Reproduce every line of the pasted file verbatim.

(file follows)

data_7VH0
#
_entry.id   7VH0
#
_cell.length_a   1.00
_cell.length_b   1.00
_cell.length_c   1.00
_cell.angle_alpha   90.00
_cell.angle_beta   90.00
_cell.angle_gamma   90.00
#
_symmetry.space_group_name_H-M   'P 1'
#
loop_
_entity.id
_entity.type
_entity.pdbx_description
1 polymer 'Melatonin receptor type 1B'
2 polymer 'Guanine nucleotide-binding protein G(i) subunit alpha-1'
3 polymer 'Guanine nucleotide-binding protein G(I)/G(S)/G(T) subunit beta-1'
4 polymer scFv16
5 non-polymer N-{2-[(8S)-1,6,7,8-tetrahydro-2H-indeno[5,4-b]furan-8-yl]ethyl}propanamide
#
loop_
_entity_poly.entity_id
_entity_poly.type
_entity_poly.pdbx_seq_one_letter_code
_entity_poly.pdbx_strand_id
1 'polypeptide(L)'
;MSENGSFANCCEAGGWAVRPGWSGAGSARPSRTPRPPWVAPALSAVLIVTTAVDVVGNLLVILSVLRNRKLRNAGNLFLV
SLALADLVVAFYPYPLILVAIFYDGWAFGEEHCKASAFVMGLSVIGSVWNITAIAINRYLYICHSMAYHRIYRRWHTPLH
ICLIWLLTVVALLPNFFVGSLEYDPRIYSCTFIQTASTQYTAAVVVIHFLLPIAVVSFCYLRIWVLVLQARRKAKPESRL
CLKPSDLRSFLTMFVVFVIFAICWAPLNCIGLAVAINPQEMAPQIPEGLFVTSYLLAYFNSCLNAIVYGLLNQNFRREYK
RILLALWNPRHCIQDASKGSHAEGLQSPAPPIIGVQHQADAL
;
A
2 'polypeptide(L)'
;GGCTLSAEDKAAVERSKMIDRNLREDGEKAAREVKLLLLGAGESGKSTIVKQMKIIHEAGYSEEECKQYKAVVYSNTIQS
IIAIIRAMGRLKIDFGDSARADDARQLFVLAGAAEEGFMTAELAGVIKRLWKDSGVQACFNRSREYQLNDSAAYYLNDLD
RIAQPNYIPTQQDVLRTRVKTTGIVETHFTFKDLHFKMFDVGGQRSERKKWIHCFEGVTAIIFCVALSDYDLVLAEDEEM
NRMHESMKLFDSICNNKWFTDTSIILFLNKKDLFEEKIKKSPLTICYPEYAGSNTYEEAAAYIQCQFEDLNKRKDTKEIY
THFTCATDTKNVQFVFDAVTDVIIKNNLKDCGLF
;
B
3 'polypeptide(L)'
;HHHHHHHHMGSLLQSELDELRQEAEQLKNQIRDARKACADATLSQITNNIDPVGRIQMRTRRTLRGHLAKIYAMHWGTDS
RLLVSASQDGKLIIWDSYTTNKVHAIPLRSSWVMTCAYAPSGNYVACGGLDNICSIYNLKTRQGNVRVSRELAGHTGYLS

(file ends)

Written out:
data_7VH0
#
_entry.id   7VH0
#
_cell.length_a   1.00
_cell.length_b   1.00
_cell.length_c   1.00
_cell.angle_alpha   90.00
_cell.angle_beta   90.00
_cell.angle_gamma   90.00
#
_symmetry.space_group_name_H-M   'P 1'
#
loop_
_entity.id
_entity.type
_entity.pdbx_description
1 polymer 'Melatonin receptor type 1B'
2 polymer 'Guanine nucleotide-binding protein G(i) subunit alpha-1'
3 polymer 'Guanine nucleotide-binding protein G(I)/G(S)/G(T) subunit beta-1'
4 polymer scFv16
5 non-polymer N-{2-[(8S)-1,6,7,8-tetrahydro-2H-indeno[5,4-b]furan-8-yl]ethyl}propanamide
#
loop_
_entity_poly.entity_id
_entity_poly.type
_entity_poly.pdbx_seq_one_letter_code
_entity_poly.pdbx_strand_id
1 'polypeptide(L)'
;MSENGSFANCCEAGGWAVRPGWSGAGSARPSRTPRPPWVAPALSAVLIVTTAVDVVGNLLVILSVLRNRKLRNAGNLFLV
SLALADLVVAFYPYPLILVAIFYDGWAFGEEHCKASAFVMGLSVIGSVWNITAIAINRYLYICHSMAYHRIYRRWHTPLH
ICLIWLLTVVALLPNFFVGSLEYDPRIYSCTFIQTASTQYTAAVVVIHFLLPIAVVSFCYLRIWVLVLQARRKAKPESRL
CLKPSDLRSFLTMFVVFVIFAICWAPLNCIGLAVAINPQEMAPQIPEGLFVTSYLLAYFNSCLNAIVYGLLNQNFRREYK
RILLALWNPRHCIQDASKGSHAEGLQSPAPPIIGVQHQADAL
;
A
2 'polypeptide(L)'
;GGCTLSAEDKAAVERSKMIDRNLREDGEKAAREVKLLLLGAGESGKSTIVKQMKIIHEAGYSEEECKQYKAVVYSNTIQS
IIAIIRAMGRLKIDFGDSARADDARQLFVLAGAAEEGFMTAELAGVIKRLWKDSGVQACFNRSREYQLNDSAAYYLNDLD
RIAQPNYIPTQQDVLRTRVKTTGIVETHFTFKDLHFKMFDVGGQRSERKKWIHCFEGVTAIIFCVALSDYDLVLAEDEEM
NRMHESMKLFDSICNNKWFTDTSIILFLNKKDLFEEKIKKSPLTICYPEYAGSNTYEEAAAYIQCQFEDLNKRKDTKEIY
THFTCATDTKNVQFVFDAVTDVIIKNNLKDCGLF
;
B
3 'polypeptide(L)'
;HHHHHHHHMGSLLQSELDELRQEAEQLKNQIRDARKACADATLSQITNNIDPVGRIQMRTRRTLRGHLAKIYAMHWGTDS
RLLVSASQDGKLIIWDSYTTNKVHAIPLRSSWVMTCAYAPSGNYVACGGLDNICSIYNLKTRQGNVRVSRELAGHTGYLS